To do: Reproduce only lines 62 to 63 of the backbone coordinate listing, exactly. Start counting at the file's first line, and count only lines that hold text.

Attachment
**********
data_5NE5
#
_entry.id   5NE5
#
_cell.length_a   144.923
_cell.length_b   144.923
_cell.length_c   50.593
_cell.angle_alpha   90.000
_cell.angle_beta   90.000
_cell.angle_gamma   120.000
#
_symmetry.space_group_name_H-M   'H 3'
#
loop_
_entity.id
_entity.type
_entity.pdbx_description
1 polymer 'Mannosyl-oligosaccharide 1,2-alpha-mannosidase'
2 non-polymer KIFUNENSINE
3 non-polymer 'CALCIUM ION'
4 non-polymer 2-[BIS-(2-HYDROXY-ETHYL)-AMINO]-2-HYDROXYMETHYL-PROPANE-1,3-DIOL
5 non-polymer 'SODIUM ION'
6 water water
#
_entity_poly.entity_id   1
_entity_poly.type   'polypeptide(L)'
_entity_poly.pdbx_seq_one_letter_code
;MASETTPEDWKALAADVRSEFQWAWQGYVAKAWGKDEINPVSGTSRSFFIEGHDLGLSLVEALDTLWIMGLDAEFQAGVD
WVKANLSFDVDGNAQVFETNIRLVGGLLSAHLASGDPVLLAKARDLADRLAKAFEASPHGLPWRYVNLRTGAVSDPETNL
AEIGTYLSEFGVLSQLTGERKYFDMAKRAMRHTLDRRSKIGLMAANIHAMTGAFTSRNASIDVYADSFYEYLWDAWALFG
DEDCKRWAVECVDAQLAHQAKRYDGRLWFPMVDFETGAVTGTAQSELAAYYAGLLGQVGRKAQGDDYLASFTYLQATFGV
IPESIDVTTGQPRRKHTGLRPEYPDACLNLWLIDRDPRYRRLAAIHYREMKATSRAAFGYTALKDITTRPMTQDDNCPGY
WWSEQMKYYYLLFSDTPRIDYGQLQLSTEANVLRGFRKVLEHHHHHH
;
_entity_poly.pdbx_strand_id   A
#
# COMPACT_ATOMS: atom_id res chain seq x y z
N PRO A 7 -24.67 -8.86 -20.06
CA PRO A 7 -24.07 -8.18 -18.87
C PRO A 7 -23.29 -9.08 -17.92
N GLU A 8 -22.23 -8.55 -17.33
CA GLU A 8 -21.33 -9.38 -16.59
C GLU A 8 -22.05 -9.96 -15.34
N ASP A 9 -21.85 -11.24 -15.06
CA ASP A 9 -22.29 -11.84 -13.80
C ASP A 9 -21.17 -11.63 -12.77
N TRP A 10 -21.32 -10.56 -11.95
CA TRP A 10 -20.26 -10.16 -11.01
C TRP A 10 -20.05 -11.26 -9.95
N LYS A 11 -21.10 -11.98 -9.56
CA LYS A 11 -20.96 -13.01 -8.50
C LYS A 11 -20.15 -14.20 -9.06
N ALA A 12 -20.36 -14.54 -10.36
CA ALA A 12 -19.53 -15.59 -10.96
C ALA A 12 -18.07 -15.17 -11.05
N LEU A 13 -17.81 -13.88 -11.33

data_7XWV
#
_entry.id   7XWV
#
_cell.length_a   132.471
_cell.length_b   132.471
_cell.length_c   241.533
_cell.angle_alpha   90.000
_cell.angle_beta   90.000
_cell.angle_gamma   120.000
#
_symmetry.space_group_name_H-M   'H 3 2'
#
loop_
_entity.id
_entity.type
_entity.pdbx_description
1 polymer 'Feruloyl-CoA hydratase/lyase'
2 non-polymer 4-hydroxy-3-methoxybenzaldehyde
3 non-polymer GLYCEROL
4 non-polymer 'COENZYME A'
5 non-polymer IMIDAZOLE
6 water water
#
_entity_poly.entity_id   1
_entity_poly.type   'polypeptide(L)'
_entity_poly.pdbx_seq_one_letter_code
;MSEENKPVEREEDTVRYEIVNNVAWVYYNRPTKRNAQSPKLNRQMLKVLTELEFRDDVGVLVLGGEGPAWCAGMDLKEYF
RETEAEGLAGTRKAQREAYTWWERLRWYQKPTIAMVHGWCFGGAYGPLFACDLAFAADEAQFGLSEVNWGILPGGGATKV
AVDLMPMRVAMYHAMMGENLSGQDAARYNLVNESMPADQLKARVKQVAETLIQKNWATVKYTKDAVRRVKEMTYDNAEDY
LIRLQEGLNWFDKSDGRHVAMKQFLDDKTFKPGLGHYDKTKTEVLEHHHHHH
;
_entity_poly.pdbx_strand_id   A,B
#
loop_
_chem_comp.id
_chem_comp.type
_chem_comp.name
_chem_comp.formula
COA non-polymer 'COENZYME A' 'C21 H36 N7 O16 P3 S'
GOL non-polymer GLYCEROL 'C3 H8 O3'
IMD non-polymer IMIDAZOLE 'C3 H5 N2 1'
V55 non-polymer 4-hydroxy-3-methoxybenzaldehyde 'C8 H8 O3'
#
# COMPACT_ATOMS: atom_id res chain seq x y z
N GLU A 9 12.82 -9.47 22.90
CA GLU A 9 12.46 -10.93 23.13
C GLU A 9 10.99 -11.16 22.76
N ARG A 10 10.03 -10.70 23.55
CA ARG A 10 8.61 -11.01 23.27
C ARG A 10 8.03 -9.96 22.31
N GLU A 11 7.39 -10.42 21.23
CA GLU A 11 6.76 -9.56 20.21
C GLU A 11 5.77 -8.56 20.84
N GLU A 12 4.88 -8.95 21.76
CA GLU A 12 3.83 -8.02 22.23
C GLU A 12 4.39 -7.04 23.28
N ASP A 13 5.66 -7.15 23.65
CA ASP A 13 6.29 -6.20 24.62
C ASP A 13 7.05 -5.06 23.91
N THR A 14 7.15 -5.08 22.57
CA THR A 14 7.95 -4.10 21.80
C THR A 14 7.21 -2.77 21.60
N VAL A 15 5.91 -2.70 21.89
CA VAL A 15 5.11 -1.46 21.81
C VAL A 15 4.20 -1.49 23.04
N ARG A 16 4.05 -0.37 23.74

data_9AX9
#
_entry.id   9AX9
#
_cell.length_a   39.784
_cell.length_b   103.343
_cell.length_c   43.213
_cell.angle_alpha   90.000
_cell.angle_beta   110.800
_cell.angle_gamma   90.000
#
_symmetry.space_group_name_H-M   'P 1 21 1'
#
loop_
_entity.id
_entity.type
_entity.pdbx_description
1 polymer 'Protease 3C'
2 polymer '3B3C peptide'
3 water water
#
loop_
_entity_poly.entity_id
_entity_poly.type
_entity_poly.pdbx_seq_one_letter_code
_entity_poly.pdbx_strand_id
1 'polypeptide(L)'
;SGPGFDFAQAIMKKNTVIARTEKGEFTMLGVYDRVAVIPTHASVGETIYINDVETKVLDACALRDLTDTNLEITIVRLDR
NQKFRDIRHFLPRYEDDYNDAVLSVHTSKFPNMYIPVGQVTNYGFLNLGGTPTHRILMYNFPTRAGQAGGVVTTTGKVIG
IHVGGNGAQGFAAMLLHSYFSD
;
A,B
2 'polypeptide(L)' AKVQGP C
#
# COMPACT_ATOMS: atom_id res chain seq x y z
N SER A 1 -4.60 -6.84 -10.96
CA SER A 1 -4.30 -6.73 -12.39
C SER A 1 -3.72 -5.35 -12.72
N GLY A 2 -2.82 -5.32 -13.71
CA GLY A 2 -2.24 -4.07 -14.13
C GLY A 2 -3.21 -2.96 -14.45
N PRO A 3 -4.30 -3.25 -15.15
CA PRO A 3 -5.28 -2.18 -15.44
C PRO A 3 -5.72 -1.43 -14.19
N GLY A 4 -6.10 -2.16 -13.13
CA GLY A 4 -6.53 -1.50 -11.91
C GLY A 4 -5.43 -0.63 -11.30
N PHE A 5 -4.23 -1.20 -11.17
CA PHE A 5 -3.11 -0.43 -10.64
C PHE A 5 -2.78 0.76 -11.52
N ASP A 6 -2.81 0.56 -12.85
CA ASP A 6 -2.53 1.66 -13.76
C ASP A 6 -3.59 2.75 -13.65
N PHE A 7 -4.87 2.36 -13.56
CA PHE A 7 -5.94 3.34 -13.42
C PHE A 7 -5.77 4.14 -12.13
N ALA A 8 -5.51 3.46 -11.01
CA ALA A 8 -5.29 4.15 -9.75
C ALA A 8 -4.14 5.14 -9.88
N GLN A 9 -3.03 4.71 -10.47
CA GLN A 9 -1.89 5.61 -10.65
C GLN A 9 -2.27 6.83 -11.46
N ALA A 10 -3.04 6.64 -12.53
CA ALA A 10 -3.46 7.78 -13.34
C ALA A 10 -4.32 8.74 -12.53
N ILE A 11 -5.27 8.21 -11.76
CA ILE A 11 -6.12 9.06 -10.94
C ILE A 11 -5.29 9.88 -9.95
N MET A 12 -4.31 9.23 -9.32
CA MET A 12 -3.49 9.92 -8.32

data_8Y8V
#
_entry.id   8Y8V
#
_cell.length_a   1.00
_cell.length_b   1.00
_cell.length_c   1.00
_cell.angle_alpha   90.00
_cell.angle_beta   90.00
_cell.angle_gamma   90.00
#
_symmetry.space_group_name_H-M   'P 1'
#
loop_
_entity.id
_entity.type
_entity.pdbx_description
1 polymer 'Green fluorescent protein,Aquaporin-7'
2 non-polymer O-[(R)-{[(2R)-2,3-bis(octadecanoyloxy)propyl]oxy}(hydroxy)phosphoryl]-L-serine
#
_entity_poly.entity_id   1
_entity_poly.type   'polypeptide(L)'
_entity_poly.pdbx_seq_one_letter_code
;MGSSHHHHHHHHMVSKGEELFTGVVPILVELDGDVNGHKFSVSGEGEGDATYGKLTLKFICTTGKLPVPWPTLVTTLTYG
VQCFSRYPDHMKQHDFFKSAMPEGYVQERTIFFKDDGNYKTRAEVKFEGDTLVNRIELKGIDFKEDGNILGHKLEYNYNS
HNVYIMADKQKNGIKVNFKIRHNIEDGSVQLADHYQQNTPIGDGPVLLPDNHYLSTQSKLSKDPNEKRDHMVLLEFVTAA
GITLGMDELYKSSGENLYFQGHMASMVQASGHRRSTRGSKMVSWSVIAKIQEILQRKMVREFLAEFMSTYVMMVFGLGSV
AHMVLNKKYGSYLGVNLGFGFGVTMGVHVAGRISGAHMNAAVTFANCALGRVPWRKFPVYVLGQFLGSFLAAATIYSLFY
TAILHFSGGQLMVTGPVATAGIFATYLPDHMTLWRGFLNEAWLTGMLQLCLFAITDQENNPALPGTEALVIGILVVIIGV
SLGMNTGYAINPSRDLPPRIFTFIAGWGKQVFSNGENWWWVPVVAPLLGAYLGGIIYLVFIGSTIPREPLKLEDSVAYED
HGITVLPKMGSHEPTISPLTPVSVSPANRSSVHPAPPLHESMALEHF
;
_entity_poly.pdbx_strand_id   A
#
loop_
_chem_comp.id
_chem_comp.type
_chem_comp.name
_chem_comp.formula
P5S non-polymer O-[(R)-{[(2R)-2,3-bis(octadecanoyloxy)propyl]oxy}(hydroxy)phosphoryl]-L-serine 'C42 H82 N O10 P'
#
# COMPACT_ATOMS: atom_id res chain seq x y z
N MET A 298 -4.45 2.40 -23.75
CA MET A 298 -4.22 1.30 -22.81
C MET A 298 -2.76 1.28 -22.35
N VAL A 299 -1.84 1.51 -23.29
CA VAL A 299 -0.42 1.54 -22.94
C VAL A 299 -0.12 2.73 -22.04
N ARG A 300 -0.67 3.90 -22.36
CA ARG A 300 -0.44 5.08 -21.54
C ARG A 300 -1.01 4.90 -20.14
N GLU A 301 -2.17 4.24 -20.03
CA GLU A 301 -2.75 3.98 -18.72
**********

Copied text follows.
_cell.length_b   132.471
_cell.length_c   241.533